The possibility of catastrophic military or civilian cyanide exposure as a result of a terrorist attack or an industrial accident, is a major challenge for our defense agencies and healthcare infrastructure (1-3) New, effective countermeasures are urgently required. In addition, there is a clear need for a platform capable of moving rapidly from the identification of novel threats through animal modeling to efficient countermeasure discovery. We propose to create an integrated pipeline for the discovery and development of novel candidate countermeasures for cyanide toxicity through the process of therapeutic development toward regulatory approval. We have developed a zebrafish model in which exposure to cyanide causes stereotypical toxicities including bradycardia, neuronal necrosis, and death. Traditional cyanide antidotes are pooriy suited to mass-casualty exposures, but offered key benchmarks for our validation of the zebrafish as an animal model for chemical countermeasure development. In prior work, funded through the NIH CounterACT Program, we have developed and validated a zebrafish model of cyanide toxicity, adapted this model for high-throughput screening, and in 'proof of concept'studies have performed a screen for compounds that reproduclbly rescue zebrafish from lethal cyanide exposure. In this screen (to date of >35,000 compounds), we were able to identify 26 small molecules that rescue cyanide toxicity at concentrations <1uM. These compounds are now moving to Project 2 in order to identify and prioritize optimized lead compounds for subsequent development as outlined in this integrated U54 Center. Optimized leads will in turn be moved to Project 3 where they will be tested in validated murine and rabbit models. We propose to continue our efforts to furnish novel countermeasure classes, through ongoing studies of compounds already identified, the development of refined zebrafish models for specific vulnerable populations, the continued screening of diverse chemical libraries to identify novel hits and the development of scalable strategies for the prioritization of large numbers of emerging hits. In principle, the approach we have outlined is potentially generalizable for any chemical threat whose toxic effects can be modeled in the zebrafish.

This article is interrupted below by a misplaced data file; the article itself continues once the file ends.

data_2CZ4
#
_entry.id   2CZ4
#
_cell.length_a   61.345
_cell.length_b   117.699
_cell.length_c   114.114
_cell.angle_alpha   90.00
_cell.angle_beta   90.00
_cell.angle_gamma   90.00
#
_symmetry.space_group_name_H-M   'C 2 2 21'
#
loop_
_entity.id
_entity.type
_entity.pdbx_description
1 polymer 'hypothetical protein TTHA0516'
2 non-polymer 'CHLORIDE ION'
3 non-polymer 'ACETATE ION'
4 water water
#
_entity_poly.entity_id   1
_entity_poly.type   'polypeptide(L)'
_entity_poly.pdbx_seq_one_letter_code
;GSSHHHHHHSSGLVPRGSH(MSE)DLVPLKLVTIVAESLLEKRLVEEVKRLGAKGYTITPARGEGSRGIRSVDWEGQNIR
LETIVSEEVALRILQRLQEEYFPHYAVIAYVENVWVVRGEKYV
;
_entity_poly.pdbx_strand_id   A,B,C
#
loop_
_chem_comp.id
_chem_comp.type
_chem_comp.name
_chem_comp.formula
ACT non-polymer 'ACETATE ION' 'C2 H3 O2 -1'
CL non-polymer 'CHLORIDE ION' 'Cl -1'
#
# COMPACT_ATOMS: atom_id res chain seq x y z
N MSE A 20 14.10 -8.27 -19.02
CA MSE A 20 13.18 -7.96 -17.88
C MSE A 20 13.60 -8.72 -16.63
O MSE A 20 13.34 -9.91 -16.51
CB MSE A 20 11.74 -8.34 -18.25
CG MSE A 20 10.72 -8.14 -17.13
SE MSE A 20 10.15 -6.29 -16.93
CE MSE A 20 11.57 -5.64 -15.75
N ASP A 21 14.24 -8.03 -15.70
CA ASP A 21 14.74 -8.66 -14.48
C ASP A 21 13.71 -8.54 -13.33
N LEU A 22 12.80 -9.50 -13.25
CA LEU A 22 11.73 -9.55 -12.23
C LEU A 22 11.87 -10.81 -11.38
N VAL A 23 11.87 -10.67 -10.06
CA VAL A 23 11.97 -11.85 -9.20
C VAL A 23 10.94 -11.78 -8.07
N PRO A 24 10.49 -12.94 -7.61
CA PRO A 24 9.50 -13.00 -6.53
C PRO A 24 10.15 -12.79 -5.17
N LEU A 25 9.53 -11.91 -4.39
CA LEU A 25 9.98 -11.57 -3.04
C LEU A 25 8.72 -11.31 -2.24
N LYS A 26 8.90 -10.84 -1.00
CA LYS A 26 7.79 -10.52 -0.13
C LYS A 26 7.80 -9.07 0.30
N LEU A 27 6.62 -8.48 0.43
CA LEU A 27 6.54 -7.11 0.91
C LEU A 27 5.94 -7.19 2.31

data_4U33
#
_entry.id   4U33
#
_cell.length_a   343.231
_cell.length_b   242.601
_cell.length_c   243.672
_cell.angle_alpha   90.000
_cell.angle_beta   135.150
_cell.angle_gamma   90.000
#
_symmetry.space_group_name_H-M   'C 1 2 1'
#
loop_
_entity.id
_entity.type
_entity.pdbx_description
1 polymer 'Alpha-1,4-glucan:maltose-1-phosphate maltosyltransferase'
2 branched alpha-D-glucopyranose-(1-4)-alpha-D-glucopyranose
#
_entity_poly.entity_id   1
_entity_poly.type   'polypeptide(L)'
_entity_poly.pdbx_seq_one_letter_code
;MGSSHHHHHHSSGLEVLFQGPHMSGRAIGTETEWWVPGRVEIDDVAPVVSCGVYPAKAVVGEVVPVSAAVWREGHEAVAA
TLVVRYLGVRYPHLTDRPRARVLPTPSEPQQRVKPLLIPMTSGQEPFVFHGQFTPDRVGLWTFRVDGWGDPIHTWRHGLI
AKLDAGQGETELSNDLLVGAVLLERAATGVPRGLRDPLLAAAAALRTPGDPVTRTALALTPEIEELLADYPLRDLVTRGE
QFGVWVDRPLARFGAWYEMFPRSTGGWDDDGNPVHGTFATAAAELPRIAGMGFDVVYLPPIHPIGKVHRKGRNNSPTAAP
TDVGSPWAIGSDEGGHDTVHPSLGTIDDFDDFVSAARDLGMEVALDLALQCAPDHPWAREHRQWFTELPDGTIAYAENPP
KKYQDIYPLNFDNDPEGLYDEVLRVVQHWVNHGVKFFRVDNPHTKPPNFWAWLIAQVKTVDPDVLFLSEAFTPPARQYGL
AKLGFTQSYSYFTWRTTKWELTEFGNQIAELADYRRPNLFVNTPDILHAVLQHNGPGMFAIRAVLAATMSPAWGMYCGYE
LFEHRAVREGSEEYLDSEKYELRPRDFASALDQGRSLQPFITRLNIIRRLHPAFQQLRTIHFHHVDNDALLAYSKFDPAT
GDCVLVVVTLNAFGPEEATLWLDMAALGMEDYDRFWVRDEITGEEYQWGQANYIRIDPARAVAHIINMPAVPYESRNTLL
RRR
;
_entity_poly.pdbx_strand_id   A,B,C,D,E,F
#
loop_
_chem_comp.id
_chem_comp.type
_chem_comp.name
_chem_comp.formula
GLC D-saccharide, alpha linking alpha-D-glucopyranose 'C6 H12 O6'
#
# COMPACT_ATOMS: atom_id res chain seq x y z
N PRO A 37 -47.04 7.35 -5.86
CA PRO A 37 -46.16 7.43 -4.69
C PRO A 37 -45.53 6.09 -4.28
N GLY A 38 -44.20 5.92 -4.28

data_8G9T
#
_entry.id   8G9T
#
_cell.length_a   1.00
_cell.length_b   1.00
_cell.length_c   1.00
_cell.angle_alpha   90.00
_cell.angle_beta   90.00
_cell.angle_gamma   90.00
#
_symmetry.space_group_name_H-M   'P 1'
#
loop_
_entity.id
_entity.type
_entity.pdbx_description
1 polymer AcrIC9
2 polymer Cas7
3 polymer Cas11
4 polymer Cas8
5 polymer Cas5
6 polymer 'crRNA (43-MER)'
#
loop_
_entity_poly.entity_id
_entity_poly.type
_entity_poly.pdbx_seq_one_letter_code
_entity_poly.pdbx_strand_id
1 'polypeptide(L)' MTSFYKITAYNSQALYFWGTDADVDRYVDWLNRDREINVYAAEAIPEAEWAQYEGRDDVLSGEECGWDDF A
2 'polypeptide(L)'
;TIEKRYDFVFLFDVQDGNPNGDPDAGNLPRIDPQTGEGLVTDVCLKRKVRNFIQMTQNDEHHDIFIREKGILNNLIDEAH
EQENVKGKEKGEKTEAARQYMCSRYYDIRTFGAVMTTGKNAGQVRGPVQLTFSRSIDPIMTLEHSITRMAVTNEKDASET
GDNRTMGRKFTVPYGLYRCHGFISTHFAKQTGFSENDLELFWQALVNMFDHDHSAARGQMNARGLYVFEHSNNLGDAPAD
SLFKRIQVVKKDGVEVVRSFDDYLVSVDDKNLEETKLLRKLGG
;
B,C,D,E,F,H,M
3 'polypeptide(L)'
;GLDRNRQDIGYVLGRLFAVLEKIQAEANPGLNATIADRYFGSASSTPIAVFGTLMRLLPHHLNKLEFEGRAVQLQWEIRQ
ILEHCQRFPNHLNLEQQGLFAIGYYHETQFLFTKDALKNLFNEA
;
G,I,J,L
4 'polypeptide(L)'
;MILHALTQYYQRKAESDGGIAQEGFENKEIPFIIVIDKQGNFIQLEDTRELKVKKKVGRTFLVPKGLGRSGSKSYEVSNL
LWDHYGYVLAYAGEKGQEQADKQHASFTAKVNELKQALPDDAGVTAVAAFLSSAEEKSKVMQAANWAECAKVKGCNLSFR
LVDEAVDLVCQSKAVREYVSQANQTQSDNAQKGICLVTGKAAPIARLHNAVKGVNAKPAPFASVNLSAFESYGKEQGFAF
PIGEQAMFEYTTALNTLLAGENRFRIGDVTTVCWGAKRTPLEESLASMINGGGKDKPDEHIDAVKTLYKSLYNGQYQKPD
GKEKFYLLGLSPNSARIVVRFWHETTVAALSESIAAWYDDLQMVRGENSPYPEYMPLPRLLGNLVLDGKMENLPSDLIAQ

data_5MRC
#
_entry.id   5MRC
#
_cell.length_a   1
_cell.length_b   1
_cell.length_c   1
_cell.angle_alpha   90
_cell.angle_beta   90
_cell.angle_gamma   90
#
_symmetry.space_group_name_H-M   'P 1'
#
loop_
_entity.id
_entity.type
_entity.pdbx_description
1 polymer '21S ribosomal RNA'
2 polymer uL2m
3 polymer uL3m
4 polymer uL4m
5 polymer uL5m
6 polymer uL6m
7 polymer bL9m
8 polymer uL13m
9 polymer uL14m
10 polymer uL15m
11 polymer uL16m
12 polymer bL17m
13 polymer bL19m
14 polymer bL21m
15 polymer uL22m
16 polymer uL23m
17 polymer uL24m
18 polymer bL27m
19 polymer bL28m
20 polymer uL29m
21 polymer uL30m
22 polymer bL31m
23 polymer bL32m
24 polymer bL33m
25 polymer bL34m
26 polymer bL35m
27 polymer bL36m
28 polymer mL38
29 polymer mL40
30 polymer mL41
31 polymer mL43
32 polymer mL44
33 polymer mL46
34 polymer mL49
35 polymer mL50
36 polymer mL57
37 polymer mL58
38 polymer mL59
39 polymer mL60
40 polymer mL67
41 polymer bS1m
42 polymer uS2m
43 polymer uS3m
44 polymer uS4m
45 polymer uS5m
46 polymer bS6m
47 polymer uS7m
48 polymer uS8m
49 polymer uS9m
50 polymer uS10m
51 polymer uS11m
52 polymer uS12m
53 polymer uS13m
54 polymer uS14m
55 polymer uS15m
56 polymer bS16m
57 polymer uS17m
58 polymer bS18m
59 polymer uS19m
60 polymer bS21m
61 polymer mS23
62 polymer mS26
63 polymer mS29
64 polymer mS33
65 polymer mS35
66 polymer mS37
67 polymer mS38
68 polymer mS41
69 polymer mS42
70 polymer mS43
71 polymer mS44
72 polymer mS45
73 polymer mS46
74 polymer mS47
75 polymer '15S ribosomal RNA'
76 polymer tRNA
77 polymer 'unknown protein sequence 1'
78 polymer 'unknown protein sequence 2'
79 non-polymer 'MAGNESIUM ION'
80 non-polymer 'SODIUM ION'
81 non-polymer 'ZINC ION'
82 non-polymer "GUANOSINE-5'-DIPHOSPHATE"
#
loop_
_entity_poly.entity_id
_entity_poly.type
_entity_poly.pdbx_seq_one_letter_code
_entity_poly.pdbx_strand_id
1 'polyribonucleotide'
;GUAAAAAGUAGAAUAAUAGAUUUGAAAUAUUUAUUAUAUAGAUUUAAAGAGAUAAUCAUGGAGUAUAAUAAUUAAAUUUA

National Institute of Health (NIH)
National Institute of Neurological Disorders and Stroke (NINDS)
Specialized Center--Cooperative Agreements (U54)
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Special Emphasis Panel (ZRG1-MDCN-J)
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Brigham and Women's Hospital
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